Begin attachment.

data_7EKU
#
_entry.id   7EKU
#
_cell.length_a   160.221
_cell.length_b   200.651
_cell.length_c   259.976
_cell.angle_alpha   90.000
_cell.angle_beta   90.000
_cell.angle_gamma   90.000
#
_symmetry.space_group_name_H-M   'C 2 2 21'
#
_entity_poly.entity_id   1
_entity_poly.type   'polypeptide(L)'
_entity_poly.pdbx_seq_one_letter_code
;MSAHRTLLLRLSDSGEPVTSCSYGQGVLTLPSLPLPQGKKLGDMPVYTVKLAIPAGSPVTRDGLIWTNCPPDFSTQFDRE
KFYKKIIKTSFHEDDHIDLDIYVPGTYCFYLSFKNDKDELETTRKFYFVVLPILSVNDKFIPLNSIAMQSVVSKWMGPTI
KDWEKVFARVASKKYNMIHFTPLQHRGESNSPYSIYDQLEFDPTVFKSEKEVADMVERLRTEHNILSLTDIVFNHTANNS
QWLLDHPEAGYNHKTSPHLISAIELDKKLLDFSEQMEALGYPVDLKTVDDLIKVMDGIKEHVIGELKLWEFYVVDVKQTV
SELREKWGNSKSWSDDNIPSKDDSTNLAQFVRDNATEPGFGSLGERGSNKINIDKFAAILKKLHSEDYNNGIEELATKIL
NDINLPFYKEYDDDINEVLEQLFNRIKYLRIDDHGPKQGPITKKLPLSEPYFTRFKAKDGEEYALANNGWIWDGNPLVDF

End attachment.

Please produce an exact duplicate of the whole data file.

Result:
data_7EKU
#
_entry.id   7EKU
#
_cell.length_a   160.221
_cell.length_b   200.651
_cell.length_c   259.976
_cell.angle_alpha   90.000
_cell.angle_beta   90.000
_cell.angle_gamma   90.000
#
_symmetry.space_group_name_H-M   'C 2 2 21'
#
_entity_poly.entity_id   1
_entity_poly.type   'polypeptide(L)'
_entity_poly.pdbx_seq_one_letter_code
;MSAHRTLLLRLSDSGEPVTSCSYGQGVLTLPSLPLPQGKKLGDMPVYTVKLAIPAGSPVTRDGLIWTNCPPDFSTQFDRE
KFYKKIIKTSFHEDDHIDLDIYVPGTYCFYLSFKNDKDELETTRKFYFVVLPILSVNDKFIPLNSIAMQSVVSKWMGPTI
KDWEKVFARVASKKYNMIHFTPLQHRGESNSPYSIYDQLEFDPTVFKSEKEVADMVERLRTEHNILSLTDIVFNHTANNS
QWLLDHPEAGYNHKTSPHLISAIELDKKLLDFSEQMEALGYPVDLKTVDDLIKVMDGIKEHVIGELKLWEFYVVDVKQTV
SELREKWGNSKSWSDDNIPSKDDSTNLAQFVRDNATEPGFGSLGERGSNKINIDKFAAILKKLHSEDYNNGIEELATKIL
NDINLPFYKEYDDDINEVLEQLFNRIKYLRIDDHGPKQGPITKKLPLSEPYFTRFKAKDGEEYALANNGWIWDGNPLVDF